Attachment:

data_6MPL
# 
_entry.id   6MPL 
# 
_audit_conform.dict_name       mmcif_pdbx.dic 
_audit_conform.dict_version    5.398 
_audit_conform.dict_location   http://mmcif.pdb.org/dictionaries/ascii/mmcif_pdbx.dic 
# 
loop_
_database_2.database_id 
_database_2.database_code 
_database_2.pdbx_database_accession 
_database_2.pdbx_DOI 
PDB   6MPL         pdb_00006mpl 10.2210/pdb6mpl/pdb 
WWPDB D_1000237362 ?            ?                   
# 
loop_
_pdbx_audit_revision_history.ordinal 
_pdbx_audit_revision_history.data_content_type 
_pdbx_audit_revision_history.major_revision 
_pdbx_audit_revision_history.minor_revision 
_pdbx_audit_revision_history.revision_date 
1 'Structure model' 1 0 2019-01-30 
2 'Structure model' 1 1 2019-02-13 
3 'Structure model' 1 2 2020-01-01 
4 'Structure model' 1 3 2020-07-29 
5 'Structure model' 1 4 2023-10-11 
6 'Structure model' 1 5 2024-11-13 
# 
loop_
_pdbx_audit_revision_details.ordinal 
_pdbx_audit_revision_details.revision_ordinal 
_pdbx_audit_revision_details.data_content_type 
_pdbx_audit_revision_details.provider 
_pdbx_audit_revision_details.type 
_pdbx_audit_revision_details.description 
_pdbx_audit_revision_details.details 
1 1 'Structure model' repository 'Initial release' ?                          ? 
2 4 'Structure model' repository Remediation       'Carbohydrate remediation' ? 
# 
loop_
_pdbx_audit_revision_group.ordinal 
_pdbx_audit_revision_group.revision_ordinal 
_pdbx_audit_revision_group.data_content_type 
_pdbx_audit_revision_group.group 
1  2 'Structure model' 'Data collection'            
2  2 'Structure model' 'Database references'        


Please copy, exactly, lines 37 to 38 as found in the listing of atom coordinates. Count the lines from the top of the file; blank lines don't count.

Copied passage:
_pdbx_audit_revision_details.details 
1 1 'Structure model' repository 'Initial release' ?                          ? 